Organizations are currently moving toward increased pay openness in the workplace; thus, it is important to determine the influence pay communication practices (pay secrecy and pay openness) have on employee outcomes and whether the increase in pay openness is merited and more beneficial for organizations. The purpose of this article is to analyze pay communication’s influence on workplace deviance and organizational citizenship behaviors (OCBs). Specifically, pay secrecy practices are hypothesized to influence employees to engage in less OCBs and more workplace deviance. Informational justice and distributive justice perceptions are included as mediators. Pay secrecy leads to greater workplace deviance as well as less OCBs and justice perceptions and thus, inferring the pay openness movement is merited. A Pay Communication scale was developed and validated for this study. Practical implications, limitations, and future research directions are provided.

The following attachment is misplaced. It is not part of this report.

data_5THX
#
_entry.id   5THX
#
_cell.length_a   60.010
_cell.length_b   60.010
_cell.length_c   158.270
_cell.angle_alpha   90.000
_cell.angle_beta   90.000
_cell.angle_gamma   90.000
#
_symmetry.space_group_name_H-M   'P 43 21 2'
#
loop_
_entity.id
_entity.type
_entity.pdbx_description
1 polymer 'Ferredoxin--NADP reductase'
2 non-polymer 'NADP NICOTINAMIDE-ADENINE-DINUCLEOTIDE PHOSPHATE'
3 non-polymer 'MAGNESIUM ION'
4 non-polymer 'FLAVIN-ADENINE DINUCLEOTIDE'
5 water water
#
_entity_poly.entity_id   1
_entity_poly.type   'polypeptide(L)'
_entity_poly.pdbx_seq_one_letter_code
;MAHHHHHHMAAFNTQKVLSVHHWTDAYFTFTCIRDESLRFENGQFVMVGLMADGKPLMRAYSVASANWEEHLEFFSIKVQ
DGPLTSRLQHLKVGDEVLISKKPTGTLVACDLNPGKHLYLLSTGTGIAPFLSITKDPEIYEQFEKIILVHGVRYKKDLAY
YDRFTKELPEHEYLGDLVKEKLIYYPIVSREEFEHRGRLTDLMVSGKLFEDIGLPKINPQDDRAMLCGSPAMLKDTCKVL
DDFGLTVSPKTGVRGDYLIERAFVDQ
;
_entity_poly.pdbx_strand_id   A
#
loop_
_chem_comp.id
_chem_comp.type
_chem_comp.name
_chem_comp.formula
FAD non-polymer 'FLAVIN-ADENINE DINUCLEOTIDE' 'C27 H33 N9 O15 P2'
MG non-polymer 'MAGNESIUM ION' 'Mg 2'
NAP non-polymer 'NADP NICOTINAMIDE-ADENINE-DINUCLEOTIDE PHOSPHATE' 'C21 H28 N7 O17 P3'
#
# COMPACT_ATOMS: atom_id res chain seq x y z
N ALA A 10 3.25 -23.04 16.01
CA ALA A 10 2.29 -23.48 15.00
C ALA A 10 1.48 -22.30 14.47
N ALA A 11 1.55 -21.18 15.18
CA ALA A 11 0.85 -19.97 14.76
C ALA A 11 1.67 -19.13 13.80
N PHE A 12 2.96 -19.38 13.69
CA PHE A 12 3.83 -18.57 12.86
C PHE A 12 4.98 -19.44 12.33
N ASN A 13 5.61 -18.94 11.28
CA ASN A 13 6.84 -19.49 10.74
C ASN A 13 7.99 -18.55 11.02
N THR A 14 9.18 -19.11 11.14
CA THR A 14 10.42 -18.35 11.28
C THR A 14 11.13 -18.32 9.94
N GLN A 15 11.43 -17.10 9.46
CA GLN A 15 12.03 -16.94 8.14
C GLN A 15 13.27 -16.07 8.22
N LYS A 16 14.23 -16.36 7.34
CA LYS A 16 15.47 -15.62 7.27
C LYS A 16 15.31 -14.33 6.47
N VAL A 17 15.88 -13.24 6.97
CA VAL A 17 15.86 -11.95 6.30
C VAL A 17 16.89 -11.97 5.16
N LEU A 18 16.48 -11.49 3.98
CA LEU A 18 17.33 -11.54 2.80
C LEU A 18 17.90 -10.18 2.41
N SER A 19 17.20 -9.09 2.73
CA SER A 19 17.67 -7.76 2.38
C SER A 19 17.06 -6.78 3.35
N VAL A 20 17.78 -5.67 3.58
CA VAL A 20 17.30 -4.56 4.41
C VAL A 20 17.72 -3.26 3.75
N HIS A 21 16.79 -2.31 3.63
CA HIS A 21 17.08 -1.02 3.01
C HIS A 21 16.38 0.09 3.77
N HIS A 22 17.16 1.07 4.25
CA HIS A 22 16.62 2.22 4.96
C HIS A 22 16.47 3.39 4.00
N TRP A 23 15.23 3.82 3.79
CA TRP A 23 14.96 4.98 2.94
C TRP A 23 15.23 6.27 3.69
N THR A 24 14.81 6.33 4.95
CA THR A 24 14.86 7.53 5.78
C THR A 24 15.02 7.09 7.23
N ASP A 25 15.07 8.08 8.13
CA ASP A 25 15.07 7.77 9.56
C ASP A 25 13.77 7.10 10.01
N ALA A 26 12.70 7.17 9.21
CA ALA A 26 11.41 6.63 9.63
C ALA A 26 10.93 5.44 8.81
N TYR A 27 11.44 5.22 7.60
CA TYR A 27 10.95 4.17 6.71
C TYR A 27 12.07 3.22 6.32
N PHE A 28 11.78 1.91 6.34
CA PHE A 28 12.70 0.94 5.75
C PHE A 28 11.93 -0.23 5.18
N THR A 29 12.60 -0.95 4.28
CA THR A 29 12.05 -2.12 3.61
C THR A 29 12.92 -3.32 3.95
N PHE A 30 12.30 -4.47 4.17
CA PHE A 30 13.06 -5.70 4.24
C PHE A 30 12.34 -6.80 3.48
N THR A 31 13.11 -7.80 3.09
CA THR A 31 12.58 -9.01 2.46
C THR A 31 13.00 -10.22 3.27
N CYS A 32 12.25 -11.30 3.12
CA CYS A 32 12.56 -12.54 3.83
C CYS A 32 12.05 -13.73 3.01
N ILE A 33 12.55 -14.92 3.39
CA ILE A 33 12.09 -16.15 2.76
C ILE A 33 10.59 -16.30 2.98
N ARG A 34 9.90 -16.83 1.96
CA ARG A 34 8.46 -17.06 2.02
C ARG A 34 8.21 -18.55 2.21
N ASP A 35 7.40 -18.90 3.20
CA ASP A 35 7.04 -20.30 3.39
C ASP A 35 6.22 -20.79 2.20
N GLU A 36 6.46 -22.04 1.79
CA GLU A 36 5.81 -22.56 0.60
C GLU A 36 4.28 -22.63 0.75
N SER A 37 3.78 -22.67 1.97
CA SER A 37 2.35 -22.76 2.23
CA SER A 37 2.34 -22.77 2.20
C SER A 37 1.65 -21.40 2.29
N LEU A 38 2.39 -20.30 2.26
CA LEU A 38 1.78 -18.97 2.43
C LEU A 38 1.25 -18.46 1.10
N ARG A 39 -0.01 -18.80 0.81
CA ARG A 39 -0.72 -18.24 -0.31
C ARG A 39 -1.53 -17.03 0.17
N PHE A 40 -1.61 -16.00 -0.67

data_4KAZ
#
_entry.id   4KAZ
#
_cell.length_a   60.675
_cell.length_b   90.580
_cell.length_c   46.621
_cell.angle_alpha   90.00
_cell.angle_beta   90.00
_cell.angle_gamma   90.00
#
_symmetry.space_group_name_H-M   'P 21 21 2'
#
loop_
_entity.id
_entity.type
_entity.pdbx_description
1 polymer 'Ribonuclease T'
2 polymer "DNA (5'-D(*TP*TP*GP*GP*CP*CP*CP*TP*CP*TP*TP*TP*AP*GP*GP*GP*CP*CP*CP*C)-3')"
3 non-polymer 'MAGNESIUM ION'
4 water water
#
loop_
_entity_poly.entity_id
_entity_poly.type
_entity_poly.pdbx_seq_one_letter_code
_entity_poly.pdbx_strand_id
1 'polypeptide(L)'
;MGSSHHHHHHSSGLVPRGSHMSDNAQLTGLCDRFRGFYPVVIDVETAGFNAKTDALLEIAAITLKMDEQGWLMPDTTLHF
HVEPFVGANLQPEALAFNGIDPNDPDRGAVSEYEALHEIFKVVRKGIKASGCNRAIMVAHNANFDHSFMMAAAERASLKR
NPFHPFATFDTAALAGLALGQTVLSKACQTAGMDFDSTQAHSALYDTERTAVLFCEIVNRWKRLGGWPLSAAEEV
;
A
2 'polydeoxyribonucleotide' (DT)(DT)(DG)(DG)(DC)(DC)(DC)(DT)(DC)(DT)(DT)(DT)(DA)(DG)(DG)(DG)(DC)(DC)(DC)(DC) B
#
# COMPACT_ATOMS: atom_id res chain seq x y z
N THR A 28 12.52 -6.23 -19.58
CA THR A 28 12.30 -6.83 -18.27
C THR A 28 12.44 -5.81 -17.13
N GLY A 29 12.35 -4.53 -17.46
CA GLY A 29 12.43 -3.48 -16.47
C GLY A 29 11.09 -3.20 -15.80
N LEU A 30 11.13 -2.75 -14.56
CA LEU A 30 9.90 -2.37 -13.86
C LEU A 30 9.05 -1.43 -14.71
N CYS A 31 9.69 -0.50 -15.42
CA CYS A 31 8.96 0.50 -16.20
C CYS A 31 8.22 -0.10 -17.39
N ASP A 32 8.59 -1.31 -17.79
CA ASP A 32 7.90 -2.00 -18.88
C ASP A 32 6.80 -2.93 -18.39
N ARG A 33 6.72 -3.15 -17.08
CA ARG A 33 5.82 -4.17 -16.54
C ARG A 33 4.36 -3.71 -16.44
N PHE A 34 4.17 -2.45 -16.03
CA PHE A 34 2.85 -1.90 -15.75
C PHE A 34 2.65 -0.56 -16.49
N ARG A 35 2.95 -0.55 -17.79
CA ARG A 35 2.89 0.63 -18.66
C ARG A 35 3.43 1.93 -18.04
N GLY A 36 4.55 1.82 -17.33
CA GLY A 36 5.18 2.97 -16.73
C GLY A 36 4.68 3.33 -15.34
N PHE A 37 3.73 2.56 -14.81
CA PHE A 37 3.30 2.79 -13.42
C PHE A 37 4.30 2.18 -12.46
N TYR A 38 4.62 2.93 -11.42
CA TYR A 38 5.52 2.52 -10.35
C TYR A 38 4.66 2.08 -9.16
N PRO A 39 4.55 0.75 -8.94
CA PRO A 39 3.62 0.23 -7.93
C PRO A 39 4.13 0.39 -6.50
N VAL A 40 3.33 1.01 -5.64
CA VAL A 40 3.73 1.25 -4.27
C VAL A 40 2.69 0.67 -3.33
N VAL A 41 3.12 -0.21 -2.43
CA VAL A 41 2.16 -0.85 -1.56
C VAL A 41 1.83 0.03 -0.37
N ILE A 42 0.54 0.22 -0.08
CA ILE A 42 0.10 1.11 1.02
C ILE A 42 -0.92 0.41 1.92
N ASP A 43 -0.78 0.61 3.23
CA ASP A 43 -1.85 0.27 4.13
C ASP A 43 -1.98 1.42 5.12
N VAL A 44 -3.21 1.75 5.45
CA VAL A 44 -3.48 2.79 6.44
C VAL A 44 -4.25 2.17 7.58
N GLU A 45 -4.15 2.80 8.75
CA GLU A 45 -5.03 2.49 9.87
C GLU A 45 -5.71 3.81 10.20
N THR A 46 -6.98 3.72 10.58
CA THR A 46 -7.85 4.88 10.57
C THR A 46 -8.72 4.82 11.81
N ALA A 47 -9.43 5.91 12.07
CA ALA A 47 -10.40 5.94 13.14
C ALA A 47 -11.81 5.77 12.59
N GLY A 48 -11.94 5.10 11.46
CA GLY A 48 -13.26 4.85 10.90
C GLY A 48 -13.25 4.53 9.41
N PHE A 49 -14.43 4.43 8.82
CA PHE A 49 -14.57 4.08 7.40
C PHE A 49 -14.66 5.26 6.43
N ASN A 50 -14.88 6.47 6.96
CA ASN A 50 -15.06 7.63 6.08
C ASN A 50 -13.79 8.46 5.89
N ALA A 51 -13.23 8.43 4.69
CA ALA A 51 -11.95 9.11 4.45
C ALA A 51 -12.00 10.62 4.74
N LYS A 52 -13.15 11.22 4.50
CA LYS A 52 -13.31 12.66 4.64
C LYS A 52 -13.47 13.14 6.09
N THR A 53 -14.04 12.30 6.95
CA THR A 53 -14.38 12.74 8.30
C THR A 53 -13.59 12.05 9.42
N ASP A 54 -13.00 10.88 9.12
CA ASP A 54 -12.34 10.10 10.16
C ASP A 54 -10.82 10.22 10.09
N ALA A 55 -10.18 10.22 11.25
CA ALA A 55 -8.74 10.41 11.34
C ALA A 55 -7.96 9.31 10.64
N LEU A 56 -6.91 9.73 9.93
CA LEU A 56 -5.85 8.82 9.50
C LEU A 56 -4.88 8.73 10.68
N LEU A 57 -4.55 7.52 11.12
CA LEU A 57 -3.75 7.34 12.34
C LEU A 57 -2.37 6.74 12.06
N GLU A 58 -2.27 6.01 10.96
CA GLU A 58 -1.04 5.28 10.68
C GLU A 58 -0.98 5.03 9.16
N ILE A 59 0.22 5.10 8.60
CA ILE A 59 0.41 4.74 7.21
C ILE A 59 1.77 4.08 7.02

Marasi, Shelly; Wall, Alison; and Bennett, Rebecca J.
"Pay openness movement: Is it merited? Does it influence more desirable employee
outcomes than pay secrecy?,"
Organization Management Journal: Vol. 15:
2, Article 2.
Available at: https://scholarship.shu.edu/omj/vol15/iss2/2